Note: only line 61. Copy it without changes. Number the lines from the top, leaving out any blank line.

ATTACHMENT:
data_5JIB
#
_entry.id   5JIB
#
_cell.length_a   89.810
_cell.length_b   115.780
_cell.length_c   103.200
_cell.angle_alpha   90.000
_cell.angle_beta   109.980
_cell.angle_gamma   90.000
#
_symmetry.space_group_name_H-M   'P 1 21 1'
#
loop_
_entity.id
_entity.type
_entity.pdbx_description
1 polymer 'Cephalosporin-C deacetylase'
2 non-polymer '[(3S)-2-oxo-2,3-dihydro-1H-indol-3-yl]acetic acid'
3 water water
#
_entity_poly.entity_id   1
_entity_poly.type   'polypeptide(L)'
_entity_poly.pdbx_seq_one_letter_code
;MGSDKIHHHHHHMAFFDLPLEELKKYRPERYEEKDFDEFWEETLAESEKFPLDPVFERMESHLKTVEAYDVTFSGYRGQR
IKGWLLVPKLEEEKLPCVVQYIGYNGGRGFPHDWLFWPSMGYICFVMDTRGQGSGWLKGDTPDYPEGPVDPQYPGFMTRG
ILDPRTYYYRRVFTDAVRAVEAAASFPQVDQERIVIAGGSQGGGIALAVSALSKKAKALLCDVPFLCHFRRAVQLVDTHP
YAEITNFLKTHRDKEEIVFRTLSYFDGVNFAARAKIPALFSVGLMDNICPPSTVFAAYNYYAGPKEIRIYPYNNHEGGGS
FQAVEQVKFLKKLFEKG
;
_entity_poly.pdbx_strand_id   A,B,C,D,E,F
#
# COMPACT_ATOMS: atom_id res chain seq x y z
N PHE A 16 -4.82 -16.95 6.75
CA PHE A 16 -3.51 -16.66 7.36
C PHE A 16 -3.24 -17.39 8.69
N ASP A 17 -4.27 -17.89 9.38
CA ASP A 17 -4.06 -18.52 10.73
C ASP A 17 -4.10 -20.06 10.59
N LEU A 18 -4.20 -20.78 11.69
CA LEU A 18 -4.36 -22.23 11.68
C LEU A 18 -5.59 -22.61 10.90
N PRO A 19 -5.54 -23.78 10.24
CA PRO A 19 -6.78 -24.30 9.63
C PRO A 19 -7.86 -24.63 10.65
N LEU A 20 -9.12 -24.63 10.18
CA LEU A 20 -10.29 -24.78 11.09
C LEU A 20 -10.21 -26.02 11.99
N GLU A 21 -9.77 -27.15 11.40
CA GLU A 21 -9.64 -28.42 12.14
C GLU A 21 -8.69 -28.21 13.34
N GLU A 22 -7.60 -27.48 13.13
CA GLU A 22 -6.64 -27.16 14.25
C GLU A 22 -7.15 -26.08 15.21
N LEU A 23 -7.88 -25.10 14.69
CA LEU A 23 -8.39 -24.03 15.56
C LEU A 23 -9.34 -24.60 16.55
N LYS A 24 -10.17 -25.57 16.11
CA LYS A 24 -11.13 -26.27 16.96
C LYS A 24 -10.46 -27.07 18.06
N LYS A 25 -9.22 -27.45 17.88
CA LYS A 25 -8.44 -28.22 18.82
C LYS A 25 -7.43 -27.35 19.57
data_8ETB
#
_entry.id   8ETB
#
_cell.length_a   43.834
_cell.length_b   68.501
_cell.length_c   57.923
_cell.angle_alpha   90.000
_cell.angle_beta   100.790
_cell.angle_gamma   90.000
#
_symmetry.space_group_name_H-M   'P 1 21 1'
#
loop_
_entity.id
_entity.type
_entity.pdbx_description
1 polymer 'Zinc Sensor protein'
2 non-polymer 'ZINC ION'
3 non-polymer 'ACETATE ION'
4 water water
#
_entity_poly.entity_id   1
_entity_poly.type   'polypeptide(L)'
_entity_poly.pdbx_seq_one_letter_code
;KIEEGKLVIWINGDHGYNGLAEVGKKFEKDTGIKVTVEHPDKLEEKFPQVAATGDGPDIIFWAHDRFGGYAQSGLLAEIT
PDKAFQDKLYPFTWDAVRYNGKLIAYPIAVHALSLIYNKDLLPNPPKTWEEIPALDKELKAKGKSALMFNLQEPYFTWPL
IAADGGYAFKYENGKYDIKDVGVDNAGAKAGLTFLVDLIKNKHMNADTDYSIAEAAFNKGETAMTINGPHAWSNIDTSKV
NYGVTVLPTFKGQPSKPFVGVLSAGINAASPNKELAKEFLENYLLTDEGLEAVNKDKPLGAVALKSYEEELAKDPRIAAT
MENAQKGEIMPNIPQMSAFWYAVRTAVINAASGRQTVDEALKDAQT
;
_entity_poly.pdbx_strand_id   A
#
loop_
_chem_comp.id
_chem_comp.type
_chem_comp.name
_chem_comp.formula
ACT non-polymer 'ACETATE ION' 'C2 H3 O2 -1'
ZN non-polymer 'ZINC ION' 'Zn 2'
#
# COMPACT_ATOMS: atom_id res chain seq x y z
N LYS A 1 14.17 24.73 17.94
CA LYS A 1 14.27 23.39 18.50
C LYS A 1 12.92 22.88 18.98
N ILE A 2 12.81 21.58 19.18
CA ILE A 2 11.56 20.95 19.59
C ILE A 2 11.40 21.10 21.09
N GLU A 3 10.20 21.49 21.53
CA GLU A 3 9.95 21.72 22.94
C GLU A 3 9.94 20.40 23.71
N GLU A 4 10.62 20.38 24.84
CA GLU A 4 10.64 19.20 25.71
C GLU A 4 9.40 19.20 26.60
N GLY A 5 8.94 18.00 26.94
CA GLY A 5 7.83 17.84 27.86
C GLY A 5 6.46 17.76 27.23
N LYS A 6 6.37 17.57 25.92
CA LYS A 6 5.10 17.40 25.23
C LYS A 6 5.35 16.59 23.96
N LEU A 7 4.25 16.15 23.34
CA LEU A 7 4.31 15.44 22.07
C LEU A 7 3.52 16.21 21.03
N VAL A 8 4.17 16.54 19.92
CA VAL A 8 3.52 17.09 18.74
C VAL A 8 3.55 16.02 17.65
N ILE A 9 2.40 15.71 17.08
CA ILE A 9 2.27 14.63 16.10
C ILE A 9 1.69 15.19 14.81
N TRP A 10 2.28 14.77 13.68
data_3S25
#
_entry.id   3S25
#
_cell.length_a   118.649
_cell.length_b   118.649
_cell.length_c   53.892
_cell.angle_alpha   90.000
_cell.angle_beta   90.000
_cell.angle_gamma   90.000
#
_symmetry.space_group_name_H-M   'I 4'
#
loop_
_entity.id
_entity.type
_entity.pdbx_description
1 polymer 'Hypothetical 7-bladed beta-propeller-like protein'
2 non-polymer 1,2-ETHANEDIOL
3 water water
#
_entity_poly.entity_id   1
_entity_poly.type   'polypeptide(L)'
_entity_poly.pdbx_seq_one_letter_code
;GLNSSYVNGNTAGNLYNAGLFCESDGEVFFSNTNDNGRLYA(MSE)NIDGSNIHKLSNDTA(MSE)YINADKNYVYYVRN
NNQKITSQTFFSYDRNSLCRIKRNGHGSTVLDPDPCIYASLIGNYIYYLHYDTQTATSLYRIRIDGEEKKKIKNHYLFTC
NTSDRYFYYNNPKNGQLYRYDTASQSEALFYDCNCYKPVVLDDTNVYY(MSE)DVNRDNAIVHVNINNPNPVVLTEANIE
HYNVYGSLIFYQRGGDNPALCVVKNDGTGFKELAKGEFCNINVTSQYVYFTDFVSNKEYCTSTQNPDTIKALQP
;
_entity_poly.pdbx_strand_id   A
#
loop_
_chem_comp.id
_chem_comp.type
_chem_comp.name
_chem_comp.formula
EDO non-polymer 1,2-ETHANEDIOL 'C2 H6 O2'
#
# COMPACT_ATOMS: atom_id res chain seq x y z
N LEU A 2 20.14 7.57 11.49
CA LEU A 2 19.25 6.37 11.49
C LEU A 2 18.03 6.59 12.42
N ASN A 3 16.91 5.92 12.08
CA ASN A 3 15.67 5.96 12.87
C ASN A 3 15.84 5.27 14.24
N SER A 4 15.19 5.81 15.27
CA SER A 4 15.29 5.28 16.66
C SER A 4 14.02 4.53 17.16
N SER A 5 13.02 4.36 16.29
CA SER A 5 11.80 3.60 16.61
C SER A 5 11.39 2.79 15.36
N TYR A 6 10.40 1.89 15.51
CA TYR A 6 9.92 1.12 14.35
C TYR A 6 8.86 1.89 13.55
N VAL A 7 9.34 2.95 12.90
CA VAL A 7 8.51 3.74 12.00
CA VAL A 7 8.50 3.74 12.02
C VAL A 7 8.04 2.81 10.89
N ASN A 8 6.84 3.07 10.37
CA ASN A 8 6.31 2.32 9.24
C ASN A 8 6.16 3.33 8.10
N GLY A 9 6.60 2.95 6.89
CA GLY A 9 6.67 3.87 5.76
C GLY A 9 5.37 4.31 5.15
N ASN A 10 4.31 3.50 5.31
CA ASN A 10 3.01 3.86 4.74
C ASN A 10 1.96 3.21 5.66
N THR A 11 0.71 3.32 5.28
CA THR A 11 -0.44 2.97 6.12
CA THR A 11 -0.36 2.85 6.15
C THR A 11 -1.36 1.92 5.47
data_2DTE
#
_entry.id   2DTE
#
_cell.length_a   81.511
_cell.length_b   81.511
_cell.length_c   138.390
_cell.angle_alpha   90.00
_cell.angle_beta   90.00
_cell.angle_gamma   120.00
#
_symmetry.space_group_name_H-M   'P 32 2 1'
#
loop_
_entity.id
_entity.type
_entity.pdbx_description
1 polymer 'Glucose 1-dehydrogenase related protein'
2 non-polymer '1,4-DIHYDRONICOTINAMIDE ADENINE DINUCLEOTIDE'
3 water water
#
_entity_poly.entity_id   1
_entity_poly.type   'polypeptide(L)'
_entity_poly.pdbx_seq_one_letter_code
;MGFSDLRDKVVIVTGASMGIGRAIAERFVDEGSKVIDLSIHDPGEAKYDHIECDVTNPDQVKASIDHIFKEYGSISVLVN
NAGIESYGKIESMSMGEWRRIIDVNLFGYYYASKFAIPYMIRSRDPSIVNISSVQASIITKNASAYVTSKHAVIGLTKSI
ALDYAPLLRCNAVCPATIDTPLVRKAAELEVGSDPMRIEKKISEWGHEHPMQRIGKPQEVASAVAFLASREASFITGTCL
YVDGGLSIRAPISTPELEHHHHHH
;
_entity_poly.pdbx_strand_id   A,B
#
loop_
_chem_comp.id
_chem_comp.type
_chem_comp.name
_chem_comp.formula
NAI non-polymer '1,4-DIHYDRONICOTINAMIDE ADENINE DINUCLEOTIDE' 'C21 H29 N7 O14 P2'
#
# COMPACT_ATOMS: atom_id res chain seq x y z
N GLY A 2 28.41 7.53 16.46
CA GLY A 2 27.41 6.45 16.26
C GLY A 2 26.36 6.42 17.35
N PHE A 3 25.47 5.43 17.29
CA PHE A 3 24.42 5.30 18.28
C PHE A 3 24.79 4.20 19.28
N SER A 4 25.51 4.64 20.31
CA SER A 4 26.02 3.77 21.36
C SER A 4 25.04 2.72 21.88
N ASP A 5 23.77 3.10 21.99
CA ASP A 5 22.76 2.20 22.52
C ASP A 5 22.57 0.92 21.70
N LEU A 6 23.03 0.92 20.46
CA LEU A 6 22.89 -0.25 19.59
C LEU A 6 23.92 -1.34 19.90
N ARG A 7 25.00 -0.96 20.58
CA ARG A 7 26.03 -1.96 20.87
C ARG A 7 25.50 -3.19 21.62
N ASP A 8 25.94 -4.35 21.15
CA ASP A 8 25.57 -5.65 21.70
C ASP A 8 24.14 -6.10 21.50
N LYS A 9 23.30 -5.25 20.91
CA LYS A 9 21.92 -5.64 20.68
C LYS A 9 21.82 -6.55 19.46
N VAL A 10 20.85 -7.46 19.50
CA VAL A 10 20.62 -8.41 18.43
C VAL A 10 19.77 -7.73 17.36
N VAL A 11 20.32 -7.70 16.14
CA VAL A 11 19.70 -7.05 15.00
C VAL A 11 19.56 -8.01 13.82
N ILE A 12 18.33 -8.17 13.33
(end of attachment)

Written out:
N LYS A 25 -9.22 -27.45 17.88